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Chicken Pad Thai

Chicken Pad Thai
  • Category


  • Cusine



1 package flat, wide rice noodles

6 to 8 tablespoons fish sauce

3/4 cup rice vinegar

1 to 2 teaspoons tamarind paste/concentrate

1 cup granulated sugar

Pinch of paprika

10 to 12 tablespoons canola or vegetable oil, divided

4 large eggs

1 pound chicken tenders, cut into bite-sized pieces

1/3 cup roasted, unsalted peanuts, chopped roughly

1 cup bean sprouts

1 lime, cut into quarters

2 tablespoons roasted, unsalted peanuts, chopped roughly

Chopped cilantro

Red pepper flakes


In a large container, preferably one with a lid, soak the noodles in cold water, enough to cover so that no noodle is poking out. Soak for at least 2 hours or up to 12 hours. It can be refrigerated, or not—it doesn’t matter.

In a shallow bowl, whisk together the fish sauce, rice vinegar, tamarind concentrate, and sugar until smooth. Taste. Adjust the sauce as needed. Add a pinch of paprika or cayenne powder for color. You’ll only need about 1/2 cup of sauce for this recipe . Any extra sauce can be stored in the fridge for up to three months—and/or used on leftovers to spruce them up during reheating. Bring a large pot of water to boil.

Arrange them near your stove. You’ll prepare each batch completely, one after the next.

Heat a wok or other large pan with high sides over high heat, which you will maintain throughout cooking the pad Thai. Add 2 to 3 tablespoons of oil. When the oil starts to shimmer a bit, it’s ready. Crack the eggs for this batch into the pan, and using the tip of a wooden spoon, gently loosen the yolk. You want to have enough oil in the pan so it looks as though the egg is floating, or suspended, in the oil. This gives you more surface area to cook the egg without it burning. Gently shake and flip the egg around in the pan. Break it up a bit with the spoon, but don’t scramble it by any means. This should take about a minute. Push the eggs off to the side of the pan to make room for the chicken.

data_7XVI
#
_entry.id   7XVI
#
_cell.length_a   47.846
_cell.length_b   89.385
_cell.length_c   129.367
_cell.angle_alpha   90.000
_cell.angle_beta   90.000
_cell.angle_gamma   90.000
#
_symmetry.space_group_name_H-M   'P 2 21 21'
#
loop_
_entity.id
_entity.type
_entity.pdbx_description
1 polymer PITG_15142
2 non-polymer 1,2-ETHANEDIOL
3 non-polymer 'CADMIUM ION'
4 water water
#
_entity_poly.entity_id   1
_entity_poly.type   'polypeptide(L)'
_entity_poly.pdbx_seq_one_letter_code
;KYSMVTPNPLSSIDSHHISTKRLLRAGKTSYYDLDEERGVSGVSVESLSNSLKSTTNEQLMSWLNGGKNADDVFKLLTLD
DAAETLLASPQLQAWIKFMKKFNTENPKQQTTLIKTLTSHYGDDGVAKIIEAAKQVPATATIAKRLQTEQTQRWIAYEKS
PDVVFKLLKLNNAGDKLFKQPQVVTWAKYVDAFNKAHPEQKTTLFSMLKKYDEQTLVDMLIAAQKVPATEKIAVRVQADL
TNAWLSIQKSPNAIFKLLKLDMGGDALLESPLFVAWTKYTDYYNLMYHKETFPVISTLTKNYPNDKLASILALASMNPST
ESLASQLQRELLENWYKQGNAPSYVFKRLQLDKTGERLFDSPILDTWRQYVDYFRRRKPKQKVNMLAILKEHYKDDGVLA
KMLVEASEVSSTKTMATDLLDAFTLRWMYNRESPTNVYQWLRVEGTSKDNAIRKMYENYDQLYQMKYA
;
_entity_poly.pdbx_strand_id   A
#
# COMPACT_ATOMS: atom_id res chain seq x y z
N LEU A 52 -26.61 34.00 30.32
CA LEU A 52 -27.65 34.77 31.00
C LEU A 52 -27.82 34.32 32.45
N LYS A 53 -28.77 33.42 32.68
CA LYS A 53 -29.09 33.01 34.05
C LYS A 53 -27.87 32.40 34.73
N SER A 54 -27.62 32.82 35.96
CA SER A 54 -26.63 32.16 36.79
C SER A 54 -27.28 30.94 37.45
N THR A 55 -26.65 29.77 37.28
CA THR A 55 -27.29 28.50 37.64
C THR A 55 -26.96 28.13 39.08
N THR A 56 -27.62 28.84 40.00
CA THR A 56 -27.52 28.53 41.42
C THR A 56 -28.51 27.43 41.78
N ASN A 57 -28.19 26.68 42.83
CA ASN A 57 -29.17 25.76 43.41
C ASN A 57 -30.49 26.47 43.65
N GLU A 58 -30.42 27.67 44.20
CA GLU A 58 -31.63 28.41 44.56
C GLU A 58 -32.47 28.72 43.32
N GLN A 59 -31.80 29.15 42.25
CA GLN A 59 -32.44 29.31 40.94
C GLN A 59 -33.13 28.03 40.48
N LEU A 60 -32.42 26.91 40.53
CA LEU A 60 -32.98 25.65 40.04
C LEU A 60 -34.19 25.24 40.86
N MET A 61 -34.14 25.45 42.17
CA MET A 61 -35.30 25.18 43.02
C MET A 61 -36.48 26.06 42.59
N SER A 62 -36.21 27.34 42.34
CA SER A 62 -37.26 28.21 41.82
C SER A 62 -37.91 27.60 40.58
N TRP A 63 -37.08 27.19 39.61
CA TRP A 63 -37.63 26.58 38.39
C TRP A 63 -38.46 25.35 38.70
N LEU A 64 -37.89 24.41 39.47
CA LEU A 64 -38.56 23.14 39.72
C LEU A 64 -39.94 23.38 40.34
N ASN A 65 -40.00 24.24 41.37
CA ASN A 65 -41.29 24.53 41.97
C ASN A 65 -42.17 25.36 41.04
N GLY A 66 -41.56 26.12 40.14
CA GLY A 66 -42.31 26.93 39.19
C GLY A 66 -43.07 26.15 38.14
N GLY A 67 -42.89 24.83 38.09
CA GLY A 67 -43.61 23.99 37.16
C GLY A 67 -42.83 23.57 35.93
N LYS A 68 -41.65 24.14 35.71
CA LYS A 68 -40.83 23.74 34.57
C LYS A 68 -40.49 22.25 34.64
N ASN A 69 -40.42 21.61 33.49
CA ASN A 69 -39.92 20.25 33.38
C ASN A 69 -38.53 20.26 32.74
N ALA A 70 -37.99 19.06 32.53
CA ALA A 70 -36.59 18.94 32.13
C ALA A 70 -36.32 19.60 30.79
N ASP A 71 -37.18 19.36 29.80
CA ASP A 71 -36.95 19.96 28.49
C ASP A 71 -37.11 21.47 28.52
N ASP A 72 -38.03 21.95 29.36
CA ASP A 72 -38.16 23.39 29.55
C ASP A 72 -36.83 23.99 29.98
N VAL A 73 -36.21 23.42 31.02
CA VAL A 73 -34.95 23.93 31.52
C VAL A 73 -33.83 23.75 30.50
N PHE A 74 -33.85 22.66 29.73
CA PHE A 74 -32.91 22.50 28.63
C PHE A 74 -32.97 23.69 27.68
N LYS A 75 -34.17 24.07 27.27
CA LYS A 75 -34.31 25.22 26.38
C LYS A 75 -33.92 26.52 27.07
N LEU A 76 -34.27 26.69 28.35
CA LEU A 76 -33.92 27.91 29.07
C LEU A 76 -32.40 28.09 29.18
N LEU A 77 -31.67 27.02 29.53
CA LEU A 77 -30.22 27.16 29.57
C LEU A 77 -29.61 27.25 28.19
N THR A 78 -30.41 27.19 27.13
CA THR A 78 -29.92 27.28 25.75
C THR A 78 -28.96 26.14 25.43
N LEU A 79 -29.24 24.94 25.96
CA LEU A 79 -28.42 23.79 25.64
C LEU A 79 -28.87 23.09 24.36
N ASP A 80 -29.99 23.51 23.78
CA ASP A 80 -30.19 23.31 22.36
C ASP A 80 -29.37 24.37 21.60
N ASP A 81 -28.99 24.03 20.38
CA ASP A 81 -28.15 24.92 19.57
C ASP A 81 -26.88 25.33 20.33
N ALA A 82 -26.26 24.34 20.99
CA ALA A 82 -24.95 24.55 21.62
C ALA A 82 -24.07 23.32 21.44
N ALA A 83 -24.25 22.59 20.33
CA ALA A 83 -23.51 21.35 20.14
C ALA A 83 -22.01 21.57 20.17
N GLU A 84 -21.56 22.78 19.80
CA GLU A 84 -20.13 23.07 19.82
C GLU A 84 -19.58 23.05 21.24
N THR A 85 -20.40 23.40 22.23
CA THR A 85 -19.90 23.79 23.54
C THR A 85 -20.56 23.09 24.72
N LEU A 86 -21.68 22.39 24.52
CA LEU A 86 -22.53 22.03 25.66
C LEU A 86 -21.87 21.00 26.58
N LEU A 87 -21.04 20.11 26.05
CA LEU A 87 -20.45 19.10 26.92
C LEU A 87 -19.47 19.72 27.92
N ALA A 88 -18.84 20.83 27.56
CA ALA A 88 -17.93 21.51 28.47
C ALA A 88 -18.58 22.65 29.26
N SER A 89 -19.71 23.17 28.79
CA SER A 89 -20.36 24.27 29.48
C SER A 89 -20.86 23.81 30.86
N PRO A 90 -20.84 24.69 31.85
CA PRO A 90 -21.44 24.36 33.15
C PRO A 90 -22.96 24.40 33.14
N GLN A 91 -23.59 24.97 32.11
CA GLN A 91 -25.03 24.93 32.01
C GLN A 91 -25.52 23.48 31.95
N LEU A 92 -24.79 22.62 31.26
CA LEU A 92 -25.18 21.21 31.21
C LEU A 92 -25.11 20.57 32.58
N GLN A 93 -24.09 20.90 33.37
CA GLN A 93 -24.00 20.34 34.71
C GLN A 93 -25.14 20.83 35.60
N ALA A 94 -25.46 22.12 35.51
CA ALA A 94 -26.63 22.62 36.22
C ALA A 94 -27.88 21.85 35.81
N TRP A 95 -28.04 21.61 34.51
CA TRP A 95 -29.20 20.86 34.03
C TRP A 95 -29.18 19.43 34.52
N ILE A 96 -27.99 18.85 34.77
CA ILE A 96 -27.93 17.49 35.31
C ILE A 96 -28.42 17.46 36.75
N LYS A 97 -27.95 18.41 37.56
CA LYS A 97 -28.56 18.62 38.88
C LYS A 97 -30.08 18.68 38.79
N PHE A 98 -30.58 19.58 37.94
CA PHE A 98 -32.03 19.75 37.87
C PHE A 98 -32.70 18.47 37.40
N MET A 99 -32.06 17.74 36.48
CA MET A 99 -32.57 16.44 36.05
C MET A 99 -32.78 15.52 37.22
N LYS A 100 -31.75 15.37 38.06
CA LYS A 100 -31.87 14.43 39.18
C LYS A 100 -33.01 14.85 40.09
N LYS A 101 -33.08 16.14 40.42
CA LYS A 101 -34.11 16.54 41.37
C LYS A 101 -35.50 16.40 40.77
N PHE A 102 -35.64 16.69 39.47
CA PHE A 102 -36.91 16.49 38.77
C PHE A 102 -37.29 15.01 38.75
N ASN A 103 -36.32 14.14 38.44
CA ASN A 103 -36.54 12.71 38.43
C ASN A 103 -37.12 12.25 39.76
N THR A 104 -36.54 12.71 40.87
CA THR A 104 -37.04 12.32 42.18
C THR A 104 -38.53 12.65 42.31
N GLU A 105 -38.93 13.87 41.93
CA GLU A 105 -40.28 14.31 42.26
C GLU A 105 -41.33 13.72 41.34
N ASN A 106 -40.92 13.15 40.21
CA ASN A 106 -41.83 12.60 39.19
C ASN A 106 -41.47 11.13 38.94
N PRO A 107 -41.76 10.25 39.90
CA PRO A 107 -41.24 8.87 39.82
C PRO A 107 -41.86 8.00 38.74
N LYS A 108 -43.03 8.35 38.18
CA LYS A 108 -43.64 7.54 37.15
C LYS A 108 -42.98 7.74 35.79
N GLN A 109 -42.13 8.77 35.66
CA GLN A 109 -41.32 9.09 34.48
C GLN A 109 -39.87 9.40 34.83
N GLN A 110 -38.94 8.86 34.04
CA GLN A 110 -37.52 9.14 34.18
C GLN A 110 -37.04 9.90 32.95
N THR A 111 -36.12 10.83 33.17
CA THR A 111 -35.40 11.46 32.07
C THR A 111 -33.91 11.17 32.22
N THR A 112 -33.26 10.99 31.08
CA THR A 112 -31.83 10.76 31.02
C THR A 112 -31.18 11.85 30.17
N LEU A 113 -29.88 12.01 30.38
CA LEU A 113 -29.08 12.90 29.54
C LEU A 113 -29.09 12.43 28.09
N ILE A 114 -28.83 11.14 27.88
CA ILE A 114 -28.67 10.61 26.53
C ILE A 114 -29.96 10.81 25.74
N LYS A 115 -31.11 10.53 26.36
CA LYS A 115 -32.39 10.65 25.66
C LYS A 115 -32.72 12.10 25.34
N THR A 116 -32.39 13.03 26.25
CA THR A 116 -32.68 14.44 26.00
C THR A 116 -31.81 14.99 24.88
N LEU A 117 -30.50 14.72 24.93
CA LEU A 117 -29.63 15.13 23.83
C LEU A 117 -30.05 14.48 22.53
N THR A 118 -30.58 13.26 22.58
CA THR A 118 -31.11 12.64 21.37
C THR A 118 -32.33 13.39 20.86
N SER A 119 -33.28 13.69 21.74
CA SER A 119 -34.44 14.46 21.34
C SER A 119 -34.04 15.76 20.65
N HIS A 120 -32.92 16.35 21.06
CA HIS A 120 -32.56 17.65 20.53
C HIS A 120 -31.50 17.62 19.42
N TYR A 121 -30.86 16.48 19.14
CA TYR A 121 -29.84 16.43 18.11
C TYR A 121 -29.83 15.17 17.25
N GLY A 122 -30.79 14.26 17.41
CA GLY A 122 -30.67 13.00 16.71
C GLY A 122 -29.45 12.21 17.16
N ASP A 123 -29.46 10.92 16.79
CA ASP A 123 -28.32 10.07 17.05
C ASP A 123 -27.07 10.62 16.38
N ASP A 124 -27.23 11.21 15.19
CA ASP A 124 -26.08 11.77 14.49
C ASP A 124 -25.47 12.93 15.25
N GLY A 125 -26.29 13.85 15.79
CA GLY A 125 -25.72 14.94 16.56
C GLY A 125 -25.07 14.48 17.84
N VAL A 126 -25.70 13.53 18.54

If the pan seems too dry because the eggs have absorbed all of the oil , add 1 to 2 more tablespoons of oil to the pan. Add the chicken for this batch. Cook the chicken for 4 to 5 minutes, turning to make sure it cooks most of the way through.

Take several handfuls of your noodles out of the water they’re soaking in, and transfer to a fine mesh sieve. Hold the sieve over the pot of hot water and gently dip the noodles up and down, in and out of the water, to soften them but not cook them per se. Shake out the excess hot water and taste to make sure the noodles have softened but still have a little give.

Transfer the noodles to the hot pan; they don’t need to be completely cooked at this point, because they will continue to cook in the wok. Toss them gently in the pan and stir them briefly to keep them from sticking together. When the noodles look shiny, it’s time for the sauce.

Add about 1/4 cup of the sauce to the pan, and gently toss and flip the noodles in the pan. Stir them quickly to integrate the sauce; you’ll know it’s ready when you can’t see any more sauce in the pan because the noodles have absorbed it. If it seems like it needs more, add a little more, and cook until it’s absorbed. Taste.

Add the peanuts and the sprouts, and toss all ingredients together quickly. Cook for 2 to 3 minutes altogether until everything is heated through. The noodles will begin to soften and look more translucent.

Turn the heat off the pan and taste the to make sure there is enough sauce to flavor the dish. Serve immediately in individual bowls with wedges of lime, along with additional peanuts, chopped cilantro, and/or red pepper flakes, if desired. Repeat steps 5 through 11 for making the second batch of pad Thai.